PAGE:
Saturday, October 3, 2015

5 Must-Dos for Creating Believable Characters

She came to you in a dream, at the dinner table, in the shower. What did she tell you? Did she speak at all? Did her looks explain everything?

The majority of writers understand they cannot completely control their characters. Why? When you create them they become their own person. The writer is just there to report the journey through the conflicts they made. 

(If you need help with conflicts, start here: Conflict and Character.)

I've read from several reference books on how I go about creating characters. It's not so much that they help me come up with one, they help me dimensionalize (oh yes, new word) them into helping me create plot. Once you understand your characters it's easier to make the plot-plot-plotting as you type-type-type your pages. Your characters are the ones that move plot as they deal with the conflicts you've put in their way. Does that make sense? Comment if it does or doesn't.

To figure out your character the best way is something we all know and love, but somehow we get the descriptors prioritized differently, perhaps wrongly. What do I mean: the color of your character's hair does not matter when it comes to the reader (unless it's purple, or it's an indicator into something else in the story, or both). The reader cares about caring: the heart, the mind, the soul. Create your character from the inside-out, and let the outside reflect inside.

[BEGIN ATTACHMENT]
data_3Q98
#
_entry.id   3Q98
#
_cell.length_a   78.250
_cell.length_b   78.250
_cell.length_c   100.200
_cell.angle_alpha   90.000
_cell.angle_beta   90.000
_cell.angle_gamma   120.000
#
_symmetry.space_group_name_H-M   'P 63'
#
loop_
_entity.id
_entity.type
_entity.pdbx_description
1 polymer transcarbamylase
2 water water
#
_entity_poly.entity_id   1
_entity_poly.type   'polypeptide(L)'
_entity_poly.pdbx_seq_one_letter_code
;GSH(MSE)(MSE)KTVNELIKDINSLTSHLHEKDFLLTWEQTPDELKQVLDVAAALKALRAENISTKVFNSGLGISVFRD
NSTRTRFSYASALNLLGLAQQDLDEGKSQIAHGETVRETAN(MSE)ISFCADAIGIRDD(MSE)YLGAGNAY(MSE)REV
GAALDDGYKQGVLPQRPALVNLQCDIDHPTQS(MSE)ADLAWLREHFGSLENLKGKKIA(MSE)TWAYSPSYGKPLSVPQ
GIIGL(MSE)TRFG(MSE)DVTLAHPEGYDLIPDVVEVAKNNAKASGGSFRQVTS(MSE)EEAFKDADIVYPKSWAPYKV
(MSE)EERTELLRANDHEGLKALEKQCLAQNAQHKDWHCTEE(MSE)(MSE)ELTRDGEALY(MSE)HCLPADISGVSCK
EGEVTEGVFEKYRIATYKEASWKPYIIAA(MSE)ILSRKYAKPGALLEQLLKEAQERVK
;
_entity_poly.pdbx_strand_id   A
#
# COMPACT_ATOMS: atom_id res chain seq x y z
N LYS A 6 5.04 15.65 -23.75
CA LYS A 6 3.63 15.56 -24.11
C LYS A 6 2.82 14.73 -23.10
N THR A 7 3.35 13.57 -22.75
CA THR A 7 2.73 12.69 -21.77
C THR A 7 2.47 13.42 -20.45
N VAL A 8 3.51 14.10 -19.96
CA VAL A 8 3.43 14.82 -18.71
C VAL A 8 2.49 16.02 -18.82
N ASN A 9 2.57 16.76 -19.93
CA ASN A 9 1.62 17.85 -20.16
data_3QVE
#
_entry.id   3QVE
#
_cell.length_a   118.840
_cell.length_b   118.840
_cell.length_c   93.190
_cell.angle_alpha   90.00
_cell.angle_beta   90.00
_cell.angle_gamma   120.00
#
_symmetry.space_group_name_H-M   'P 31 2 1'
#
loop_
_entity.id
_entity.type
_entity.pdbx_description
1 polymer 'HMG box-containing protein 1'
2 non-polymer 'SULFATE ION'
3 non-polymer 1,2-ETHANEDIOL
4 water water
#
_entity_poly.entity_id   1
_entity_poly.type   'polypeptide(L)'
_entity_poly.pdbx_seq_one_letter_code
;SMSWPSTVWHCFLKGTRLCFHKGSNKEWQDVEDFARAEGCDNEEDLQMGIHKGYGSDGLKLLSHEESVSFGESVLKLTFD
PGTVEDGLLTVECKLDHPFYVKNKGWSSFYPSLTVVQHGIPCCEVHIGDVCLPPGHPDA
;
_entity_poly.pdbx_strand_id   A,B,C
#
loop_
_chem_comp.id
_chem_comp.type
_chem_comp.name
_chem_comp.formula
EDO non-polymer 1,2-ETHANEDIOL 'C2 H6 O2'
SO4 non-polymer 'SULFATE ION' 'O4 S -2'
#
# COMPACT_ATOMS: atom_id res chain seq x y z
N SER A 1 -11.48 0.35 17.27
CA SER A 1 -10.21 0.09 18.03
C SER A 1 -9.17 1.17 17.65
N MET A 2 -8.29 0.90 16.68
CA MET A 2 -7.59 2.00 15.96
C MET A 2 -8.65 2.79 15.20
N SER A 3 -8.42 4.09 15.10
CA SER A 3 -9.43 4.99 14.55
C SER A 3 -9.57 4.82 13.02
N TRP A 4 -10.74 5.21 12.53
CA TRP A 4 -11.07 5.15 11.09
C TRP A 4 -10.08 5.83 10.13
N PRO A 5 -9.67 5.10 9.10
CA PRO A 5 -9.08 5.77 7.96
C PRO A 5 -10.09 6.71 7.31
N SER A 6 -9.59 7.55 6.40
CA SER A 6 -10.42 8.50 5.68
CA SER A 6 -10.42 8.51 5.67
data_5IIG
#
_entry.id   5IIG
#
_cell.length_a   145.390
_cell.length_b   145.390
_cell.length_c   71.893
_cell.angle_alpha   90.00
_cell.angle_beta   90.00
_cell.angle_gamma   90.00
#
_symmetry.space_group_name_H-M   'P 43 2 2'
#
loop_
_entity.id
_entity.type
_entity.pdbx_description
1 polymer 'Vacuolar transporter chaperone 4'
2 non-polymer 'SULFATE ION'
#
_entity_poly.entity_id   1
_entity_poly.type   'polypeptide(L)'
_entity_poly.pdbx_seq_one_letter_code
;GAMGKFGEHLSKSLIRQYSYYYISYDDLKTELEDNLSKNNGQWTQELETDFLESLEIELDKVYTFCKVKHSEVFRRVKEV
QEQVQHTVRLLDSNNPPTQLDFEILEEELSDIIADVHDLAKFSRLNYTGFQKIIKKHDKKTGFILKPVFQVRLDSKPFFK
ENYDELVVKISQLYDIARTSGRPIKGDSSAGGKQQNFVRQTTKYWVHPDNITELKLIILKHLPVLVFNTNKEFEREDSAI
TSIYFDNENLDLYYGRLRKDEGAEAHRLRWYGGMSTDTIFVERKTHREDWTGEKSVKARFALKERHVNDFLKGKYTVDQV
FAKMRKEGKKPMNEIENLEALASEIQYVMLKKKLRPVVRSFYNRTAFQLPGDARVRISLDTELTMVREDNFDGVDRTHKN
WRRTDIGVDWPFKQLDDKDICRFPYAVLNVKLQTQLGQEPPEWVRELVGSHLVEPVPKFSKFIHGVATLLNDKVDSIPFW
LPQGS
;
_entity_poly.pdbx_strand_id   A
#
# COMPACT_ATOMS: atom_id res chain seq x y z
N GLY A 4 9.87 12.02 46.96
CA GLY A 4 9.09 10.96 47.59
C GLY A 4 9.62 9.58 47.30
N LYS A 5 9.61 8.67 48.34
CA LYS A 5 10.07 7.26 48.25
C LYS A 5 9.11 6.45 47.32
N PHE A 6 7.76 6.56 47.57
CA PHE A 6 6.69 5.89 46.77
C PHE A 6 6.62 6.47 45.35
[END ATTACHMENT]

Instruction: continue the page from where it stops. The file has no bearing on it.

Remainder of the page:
Designing Your Character

  1. Establish Goals and Motivations
  2. Prioritize Traits
  3. Believe The Lie
  4. Cue their "Aha" Moment
  5. Flesh Out the Face (and body...and hair)

Here is my character template sheet I customized on Scrivener. If you don't have this application, I wish I could throw it into your computer right now, so you could get to work on it right away. But I can only send you this handy link from Literature & Latte. (It's a free trial; please take advantage! I adore Scrivener. It makes outlining and note-keeping so much easier. I'm an index-card kinda gal and this app really works for me. )


Look at all that craziness. Okay. It's not totally crazy. Actually makes some sense. Are you ready for the explanations? Here we go:

  • Establish Goals and Motivations

  • This is foremost because this is your plot-driver. Your character is nothing without desire, and your book is plotless if the character isn't wanting enough to be motivated. Establish a concrete goal and figure out why they are motivated to achieve it. 

    A motivation might be an over-protective family and the goal might be freedom to be their own person. 

    I have a character who comes from an abusive household. She wants to be independent and do her own thing but her family restricts her. The motivation might also be the conflict. It depends and that's another subject. Focus!

  • Prioritize Traits

  • You don't want an info-dump to make the reader groan and toss your book aside (or over the fence...cough). Put your character in pieces throughout your story. What trait do you want to show first? Choose wisely. The first trait is the one that'll stick to them the entire book. Like a first impression. This trait will be in their first scene. Are they a womanizer? Lazy? Hot-headed? Family-oriented? You choose. And then choose another. Remember Shrek? Your characters are onions. Make them sweet, sharp, or purple (purple poppin' everywhere today!), but peel the layers one by one, and give your reader a taste. Just a taste.